Build your practical support networks. If you need to sort childcare, it’s worth planning this as far in advance as possible. Don’t wait until you have the job offer! And start to contingency plan too – work out what will be your back-up for your back-up childcare before the inevitable problems arise – line up other mothers & local grannies/students. If you don’t have a cleaner, get recommendations now so you can avoid spending all your free time doing housework when you’re back at work.

Think carefully about how work can fit with your life. Map out a balanced work week for you. When do you want/need to be at home & what for? And critically, work out what you are not going to do any more at home. What can you let go of or delegate? Don’t be the mother sewing a fancy-dress costume at 2am when a cheap bought or borrowed one will do just as well. You’ll need to be flexible about how this might pan out once you get into job discussions, but being clearer on your non-negotiables will help you to target the right opportunities.

If you’re also a mother who tells your children the benefits of not leaving everything until the last minute, this is the moment to practice what you preach!

julianne&katerinaJulianne Miles, from the blog Women Returners: Back to Your Future aka Julianne Miles and Katerina Gould, an occupational psychologist and an executive coach who support professional women to return to work after a long career break.

end of competitive advantage

What does success mean to you?

What does success mean to you? It’s an interesting question to consider as you go through your career and particularly when you are considering your options after a career break.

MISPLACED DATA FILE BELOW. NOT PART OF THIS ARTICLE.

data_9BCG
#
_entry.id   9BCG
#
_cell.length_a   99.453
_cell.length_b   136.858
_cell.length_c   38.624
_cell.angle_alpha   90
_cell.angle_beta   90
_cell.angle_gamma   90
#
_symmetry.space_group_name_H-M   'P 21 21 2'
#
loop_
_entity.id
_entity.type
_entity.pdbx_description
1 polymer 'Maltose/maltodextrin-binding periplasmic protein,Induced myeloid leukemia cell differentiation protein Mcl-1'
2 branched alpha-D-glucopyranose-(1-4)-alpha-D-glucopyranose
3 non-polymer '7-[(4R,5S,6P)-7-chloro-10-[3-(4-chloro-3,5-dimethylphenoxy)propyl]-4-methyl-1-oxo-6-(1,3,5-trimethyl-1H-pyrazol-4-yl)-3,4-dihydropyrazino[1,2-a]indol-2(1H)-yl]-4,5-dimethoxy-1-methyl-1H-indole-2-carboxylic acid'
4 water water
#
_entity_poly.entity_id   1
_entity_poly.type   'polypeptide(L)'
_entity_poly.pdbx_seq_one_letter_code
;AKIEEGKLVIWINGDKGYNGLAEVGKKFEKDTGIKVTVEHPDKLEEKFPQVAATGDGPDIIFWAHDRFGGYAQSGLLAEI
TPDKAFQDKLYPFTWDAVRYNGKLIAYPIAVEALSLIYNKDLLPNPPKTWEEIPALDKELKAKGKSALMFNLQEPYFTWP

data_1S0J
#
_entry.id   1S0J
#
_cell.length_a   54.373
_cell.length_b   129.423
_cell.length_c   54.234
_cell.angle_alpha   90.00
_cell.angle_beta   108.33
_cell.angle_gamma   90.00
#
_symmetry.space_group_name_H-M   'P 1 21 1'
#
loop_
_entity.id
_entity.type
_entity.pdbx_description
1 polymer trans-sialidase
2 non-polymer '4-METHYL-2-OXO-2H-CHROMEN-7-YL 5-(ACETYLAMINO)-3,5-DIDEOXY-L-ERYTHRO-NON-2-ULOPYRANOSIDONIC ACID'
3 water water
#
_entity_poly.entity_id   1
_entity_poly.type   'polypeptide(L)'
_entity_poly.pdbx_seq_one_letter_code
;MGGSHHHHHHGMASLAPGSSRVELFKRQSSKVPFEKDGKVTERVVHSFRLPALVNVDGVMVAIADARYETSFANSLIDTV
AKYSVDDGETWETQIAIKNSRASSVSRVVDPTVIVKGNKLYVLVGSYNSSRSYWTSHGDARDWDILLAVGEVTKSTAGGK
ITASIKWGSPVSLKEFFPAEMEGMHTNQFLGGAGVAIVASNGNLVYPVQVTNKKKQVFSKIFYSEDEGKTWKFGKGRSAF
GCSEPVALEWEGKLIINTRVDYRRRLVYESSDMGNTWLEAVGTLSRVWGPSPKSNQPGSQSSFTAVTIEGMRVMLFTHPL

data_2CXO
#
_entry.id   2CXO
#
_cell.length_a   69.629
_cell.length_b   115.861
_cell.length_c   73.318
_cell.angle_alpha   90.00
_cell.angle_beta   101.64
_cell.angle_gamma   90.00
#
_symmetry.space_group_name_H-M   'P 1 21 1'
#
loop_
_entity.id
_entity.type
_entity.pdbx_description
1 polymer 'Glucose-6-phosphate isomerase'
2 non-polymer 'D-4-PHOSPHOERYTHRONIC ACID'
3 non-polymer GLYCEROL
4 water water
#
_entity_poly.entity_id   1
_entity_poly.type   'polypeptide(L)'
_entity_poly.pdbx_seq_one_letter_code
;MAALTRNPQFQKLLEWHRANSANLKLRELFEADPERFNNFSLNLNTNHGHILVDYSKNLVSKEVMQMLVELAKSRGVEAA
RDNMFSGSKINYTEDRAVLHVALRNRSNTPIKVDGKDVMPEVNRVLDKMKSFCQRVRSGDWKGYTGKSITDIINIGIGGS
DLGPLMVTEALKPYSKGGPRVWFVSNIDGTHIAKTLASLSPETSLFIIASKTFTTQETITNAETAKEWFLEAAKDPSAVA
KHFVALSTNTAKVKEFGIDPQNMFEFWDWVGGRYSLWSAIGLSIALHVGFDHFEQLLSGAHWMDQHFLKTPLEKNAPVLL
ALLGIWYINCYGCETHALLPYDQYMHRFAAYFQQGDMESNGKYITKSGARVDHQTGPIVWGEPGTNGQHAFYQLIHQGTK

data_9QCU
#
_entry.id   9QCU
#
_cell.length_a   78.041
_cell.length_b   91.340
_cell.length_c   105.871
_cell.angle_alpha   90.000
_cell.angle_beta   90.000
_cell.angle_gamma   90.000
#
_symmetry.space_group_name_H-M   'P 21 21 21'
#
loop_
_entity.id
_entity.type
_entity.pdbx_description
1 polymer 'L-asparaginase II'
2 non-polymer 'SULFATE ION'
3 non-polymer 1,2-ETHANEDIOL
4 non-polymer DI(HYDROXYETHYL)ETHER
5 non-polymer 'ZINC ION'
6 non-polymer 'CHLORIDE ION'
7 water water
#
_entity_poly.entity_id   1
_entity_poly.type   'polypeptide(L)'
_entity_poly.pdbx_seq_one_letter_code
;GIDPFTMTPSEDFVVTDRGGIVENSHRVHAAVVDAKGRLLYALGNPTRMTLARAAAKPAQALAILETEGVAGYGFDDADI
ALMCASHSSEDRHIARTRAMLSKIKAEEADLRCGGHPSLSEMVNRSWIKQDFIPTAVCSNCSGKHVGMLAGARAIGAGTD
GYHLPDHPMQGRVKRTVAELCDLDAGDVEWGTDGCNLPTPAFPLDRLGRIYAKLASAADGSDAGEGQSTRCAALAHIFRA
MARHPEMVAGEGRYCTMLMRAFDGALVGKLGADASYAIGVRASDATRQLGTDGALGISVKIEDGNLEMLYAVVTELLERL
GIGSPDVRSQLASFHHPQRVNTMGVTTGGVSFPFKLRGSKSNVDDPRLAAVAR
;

Conceptions of career success

When we talk about how successful someone is in their career, we still tend to use the obvious external markers. How much are they earning? What level have they reached in an organisation? If you consider that being the CEO earning £1m+ a year is the pinnacle of career success, it’s easy to feel that you have failed in your career once you’ve stepped off the career ladder to the top.

In fact, research has shown that the majority of people tend to judge their own success by more subjective measures. A classic study by Jane Sturges found that factors such as enjoyment, accomplishment, influence, expertise and personal recognition rated highly in a group of managers’ descriptions of what success meant to them. For all of the women in the study, the content of the job was rated as more important than pay or status. Balance criteria were also used by some of the managers – meaning that success for them was how effectively they combined a satisfying home and work life. From my perspective, achieving fulfillment and satisfaction in both home and work life is one of the greatest measures of career success, yet one that is rarely mentioned when we commonly talk or read about successful people.

What does success mean to you?

Developing your own success criteria can help you to feel more positive about the choices you have made to date and to develop clearer objectives for this next stage of your career.

A useful coaching exercise to help with this is to mentally fast-forward to your 70th birthday. To put you in the right frame of mind, imagine who is there with you, where you are, even what you are wearing.  Now imagine you’re giving a speech discussing what you’re proud of having achieved in your career and your life as a whole. What comes to mind? What will make you feel you have succeeded in your life? Write down whatever comes to mind and you’ll have a good starting point for developing your own personal view of success. And that’s what really matters…